Discussions on proposal to lift vaccine monopolies intensify at WTO, as experts reveal 100 companies could produce COVID-19 vaccines in developing countries

December 21, 2021: After the WTO Ministerial Conference (MC12) was postponed in November, discussions on the proposal to lift vaccine patent monopolies (known as the ‘TRIPS waiver’) took place in a formal meeting of the TRIPS Council on December 16. In parallel to the Council meeting, WTO Ministers from South Africa, India, the United States and the European Union met online to discuss a way forward and find common ground.

Following the high-level meetings, the Chair of the TRIPS Council, Ambassador Dagfinn Sørli of Norway, expressed optimism and suggested that these high-level engagements should “continue and mature”, in the hope that the discussions could “contribute to unlocking the situation in the Council and allow all members to take a step forward towards developing a consensus outcome.” The Chair added that “a practical, tangible WTO response to the pandemic is needed …. If members focus on that, I also believe it is within reach”.

Some wealthy countries, however, continue blocking progress on the TRIPS waiver, including the UK, which issued a statement opposing text-based negotiations of the proposal. Responding to the UK statement, Médecins Sans Frontières (MSF)/Doctors Without Borders hit back at the UK position, saying: “The UK must immediately stop blocking the TRIPS waiver and support low- and middle- income countries to scale up production.”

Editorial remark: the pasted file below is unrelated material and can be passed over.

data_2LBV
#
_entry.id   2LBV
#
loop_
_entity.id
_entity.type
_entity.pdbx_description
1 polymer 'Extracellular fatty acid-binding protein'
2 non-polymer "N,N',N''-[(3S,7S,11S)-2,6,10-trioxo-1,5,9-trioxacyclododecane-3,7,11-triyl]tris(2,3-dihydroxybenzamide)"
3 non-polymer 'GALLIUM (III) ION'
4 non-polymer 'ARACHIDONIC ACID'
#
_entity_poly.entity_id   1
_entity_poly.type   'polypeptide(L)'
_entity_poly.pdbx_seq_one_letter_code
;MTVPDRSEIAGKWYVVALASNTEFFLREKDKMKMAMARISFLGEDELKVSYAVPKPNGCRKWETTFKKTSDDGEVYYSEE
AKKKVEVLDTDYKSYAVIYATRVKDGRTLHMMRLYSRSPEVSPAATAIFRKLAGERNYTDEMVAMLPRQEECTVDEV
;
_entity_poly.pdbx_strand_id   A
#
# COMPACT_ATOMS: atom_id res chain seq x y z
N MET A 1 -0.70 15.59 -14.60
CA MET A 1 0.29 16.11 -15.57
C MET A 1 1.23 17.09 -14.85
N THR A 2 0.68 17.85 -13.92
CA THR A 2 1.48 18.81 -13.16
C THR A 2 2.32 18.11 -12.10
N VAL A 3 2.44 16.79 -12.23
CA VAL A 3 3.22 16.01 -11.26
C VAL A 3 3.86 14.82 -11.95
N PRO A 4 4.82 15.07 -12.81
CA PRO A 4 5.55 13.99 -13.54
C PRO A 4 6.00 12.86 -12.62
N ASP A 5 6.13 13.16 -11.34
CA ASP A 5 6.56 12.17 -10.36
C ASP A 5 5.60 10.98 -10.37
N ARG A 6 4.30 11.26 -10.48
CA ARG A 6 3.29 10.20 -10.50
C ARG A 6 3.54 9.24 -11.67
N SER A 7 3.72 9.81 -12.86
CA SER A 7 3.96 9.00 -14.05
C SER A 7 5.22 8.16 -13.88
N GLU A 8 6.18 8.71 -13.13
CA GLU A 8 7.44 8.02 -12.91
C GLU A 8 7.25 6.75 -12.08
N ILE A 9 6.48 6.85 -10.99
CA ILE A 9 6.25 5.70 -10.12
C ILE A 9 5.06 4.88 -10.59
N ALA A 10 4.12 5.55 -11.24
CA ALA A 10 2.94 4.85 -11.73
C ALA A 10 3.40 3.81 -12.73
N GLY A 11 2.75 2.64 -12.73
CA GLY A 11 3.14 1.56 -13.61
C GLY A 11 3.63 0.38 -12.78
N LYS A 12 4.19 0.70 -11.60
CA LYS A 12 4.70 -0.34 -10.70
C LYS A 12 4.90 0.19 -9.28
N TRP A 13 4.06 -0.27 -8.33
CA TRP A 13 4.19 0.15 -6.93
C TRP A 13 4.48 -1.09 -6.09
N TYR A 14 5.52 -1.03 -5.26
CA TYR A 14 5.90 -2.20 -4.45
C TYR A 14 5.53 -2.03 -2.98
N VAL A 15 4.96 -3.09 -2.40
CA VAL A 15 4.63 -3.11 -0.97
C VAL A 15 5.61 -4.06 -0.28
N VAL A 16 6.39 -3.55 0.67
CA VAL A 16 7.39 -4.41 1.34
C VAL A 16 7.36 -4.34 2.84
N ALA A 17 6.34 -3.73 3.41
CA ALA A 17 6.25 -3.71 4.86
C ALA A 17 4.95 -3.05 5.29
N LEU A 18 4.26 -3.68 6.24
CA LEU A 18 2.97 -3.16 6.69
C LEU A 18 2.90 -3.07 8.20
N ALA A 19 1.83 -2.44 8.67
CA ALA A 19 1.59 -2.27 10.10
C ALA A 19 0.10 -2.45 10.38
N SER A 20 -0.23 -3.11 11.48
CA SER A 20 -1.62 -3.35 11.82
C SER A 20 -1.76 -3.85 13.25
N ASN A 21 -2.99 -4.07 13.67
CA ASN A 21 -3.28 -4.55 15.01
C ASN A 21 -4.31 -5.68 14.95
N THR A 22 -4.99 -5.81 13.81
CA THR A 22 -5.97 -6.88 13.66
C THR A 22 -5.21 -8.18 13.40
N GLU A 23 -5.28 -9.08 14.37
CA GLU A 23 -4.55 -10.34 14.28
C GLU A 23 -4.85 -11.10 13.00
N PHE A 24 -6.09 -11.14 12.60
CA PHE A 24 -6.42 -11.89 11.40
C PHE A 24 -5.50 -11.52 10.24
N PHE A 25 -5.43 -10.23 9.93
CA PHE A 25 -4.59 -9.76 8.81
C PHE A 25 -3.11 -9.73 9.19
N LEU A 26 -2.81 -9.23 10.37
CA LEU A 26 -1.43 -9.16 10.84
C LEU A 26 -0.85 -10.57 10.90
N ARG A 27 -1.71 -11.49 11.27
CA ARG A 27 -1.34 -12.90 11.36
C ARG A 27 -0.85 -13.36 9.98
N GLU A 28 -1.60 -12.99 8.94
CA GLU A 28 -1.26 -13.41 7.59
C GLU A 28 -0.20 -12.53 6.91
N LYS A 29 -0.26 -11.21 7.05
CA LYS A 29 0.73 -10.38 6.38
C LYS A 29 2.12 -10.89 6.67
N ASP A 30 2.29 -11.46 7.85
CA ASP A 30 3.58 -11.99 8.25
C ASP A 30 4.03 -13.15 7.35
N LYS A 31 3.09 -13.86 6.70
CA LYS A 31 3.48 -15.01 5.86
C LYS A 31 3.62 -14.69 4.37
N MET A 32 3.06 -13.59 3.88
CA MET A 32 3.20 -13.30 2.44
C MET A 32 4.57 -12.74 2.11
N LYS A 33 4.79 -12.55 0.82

Meanwhile, experts from Human Rights Watch, Médecins Sans Frontières (MSF)/Doctors Without Borders, and AccessIBSA have published a list of 100 companies that have been identified as capable of producing mRNA COVID19 vaccines in middle and low-income countries.

Source: AccessIBSA, December 2021. ©2021 Human Rights Watch

Achal Prabhala, researcher at AccessIBSA, said: “There are over 100 companies across Africa, Asia, and Latin America who have the capacity to make an mRNA vaccine. These companies can bridge the yawning inequity in mRNA vaccine supply in poor countries. All they need is for the US and German governments to end monopolies and share the valuable technology they funded and essentially created with them.”

  • To read the full list of 100 companies able to produce the mRNA vaccines, click here.
  • To read the Human Rights Watch summary of the report, click here.
  • To see the full WTO update on the TRIPS Council meeting, click here.
  • To read the MSF response to the UK statement, click here.